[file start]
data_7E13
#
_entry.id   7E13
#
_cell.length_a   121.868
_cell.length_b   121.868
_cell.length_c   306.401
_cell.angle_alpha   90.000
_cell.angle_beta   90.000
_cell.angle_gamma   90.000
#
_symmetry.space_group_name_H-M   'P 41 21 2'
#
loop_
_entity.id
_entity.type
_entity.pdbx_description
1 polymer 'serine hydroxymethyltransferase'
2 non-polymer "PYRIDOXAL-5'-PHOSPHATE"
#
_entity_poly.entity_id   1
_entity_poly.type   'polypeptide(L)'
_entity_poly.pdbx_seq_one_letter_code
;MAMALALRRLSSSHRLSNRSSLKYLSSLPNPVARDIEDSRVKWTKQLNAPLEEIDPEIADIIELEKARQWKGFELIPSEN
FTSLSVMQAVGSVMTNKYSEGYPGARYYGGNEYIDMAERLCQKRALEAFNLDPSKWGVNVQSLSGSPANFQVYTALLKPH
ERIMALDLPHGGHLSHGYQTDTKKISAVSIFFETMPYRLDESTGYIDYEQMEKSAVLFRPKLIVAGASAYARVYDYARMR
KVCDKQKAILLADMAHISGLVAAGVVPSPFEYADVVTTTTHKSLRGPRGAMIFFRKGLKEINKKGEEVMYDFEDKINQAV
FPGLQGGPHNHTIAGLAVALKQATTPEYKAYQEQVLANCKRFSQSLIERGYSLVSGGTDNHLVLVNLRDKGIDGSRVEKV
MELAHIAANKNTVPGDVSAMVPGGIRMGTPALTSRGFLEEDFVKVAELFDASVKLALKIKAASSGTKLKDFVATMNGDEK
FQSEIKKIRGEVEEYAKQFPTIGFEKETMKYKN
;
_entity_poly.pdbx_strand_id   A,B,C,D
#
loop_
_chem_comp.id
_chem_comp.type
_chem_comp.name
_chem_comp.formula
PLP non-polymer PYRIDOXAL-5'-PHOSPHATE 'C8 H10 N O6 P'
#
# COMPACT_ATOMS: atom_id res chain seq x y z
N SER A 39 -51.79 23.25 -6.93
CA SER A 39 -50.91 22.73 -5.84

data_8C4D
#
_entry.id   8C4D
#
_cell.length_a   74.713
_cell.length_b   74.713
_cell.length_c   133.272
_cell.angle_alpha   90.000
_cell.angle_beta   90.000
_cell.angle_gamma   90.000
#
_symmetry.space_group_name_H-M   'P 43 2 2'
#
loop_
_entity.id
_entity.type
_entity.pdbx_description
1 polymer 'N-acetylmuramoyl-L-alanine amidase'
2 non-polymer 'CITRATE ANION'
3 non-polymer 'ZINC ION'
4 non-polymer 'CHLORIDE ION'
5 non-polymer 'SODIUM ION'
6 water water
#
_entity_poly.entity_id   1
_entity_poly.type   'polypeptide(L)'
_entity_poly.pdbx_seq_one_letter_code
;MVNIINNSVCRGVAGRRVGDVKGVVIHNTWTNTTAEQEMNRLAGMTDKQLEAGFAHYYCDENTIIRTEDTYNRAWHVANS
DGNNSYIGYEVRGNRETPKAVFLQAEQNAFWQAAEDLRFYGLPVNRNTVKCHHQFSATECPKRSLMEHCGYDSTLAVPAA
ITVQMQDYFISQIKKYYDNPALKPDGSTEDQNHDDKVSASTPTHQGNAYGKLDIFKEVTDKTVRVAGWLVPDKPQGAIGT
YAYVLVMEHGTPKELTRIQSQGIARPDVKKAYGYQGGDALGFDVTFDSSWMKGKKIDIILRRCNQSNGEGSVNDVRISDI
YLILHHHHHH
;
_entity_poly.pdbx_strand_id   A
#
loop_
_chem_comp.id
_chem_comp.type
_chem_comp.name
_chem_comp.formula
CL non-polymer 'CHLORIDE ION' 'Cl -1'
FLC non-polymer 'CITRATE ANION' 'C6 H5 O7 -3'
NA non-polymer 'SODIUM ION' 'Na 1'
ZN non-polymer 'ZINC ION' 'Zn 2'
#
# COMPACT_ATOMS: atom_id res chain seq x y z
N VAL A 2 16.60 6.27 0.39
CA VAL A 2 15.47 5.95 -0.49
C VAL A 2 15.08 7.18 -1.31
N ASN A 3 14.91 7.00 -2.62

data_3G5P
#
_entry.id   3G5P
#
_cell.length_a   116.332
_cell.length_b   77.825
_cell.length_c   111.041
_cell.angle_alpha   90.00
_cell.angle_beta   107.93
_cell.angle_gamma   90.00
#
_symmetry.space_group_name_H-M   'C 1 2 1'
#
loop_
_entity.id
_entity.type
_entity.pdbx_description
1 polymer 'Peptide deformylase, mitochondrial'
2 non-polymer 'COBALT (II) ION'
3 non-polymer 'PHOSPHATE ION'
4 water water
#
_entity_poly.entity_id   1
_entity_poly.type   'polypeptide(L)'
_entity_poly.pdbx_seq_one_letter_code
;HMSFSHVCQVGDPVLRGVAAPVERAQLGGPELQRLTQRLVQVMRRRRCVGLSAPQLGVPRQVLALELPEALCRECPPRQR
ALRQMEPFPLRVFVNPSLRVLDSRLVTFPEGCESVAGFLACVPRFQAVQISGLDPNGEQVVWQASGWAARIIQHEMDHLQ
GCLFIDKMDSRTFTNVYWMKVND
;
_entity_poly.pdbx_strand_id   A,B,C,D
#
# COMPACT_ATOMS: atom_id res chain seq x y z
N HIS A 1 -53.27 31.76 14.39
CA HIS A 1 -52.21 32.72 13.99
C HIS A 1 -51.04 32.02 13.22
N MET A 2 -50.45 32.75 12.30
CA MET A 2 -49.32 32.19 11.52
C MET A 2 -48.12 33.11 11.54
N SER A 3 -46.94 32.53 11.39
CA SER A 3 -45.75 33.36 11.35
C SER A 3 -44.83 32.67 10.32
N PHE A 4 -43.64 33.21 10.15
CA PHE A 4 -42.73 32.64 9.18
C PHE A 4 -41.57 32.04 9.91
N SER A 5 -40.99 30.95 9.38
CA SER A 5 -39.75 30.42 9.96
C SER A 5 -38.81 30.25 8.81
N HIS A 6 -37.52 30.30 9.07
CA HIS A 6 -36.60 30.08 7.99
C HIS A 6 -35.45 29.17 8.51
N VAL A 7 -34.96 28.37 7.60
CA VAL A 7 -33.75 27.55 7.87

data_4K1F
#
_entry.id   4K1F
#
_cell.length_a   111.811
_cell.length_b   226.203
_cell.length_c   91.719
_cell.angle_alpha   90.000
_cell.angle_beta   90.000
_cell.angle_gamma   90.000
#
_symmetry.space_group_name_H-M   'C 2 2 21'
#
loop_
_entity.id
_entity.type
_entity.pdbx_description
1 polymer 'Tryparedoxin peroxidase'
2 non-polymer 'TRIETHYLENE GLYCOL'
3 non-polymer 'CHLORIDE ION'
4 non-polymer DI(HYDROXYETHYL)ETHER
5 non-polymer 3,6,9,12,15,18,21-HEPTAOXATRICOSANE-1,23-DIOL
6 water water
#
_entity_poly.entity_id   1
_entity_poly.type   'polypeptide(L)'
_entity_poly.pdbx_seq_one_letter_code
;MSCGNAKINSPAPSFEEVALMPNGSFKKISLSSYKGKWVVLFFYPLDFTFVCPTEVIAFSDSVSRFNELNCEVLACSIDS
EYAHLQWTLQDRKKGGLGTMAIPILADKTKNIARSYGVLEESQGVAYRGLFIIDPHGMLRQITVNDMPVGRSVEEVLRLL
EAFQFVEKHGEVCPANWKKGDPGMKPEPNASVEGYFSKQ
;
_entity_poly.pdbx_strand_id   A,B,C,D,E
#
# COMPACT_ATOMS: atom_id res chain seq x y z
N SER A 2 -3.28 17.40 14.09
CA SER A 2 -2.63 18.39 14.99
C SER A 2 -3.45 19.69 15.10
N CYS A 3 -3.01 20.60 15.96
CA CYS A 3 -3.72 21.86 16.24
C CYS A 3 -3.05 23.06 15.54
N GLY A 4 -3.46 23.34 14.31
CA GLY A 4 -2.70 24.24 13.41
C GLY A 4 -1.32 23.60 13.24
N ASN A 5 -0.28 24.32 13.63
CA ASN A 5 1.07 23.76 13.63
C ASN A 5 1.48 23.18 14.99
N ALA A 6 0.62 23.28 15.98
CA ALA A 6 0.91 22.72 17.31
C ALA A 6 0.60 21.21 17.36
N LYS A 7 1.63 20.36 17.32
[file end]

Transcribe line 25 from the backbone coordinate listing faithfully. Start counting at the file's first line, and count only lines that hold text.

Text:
FTSLSVMQAVGSVMTNKYSEGYPGARYYGGNEYIDMAERLCQKRALEAFNLDPSKWGVNVQSLSGSPANFQVYTALLKPH